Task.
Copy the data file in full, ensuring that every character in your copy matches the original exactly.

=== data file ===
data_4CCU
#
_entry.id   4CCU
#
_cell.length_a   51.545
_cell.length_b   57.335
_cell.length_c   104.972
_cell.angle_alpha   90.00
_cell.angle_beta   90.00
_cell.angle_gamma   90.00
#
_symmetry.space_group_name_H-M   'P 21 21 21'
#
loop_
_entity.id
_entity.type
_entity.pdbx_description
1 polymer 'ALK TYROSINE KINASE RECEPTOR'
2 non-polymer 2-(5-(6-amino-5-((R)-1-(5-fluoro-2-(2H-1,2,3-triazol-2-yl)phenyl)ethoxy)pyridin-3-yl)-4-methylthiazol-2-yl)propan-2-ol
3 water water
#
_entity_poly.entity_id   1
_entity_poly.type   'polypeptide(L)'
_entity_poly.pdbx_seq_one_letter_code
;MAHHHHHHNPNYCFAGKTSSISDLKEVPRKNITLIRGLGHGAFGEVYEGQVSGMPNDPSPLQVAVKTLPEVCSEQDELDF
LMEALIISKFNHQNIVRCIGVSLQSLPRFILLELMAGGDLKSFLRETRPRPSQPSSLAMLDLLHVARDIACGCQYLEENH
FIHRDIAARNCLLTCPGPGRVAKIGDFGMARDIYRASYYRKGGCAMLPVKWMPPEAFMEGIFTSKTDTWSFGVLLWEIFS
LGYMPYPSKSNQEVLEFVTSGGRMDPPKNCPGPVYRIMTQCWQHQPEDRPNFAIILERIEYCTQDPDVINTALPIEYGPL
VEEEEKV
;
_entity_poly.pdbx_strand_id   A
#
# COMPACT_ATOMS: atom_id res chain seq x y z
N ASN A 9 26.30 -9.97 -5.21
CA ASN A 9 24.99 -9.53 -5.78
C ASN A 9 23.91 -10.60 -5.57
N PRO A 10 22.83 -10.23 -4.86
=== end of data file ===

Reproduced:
data_4CCU
#
_entry.id   4CCU
#
_cell.length_a   51.545
_cell.length_b   57.335
_cell.length_c   104.972
_cell.angle_alpha   90.00
_cell.angle_beta   90.00
_cell.angle_gamma   90.00
#
_symmetry.space_group_name_H-M   'P 21 21 21'
#
loop_
_entity.id
_entity.type
_entity.pdbx_description
1 polymer 'ALK TYROSINE KINASE RECEPTOR'
2 non-polymer 2-(5-(6-amino-5-((R)-1-(5-fluoro-2-(2H-1,2,3-triazol-2-yl)phenyl)ethoxy)pyridin-3-yl)-4-methylthiazol-2-yl)propan-2-ol
3 water water
#
_entity_poly.entity_id   1
_entity_poly.type   'polypeptide(L)'
_entity_poly.pdbx_seq_one_letter_code
;MAHHHHHHNPNYCFAGKTSSISDLKEVPRKNITLIRGLGHGAFGEVYEGQVSGMPNDPSPLQVAVKTLPEVCSEQDELDF
LMEALIISKFNHQNIVRCIGVSLQSLPRFILLELMAGGDLKSFLRETRPRPSQPSSLAMLDLLHVARDIACGCQYLEENH
FIHRDIAARNCLLTCPGPGRVAKIGDFGMARDIYRASYYRKGGCAMLPVKWMPPEAFMEGIFTSKTDTWSFGVLLWEIFS
LGYMPYPSKSNQEVLEFVTSGGRMDPPKNCPGPVYRIMTQCWQHQPEDRPNFAIILERIEYCTQDPDVINTALPIEYGPL
VEEEEKV
;
_entity_poly.pdbx_strand_id   A
#
# COMPACT_ATOMS: atom_id res chain seq x y z
N ASN A 9 26.30 -9.97 -5.21
CA ASN A 9 24.99 -9.53 -5.78
C ASN A 9 23.91 -10.60 -5.57
N PRO A 10 22.83 -10.23 -4.86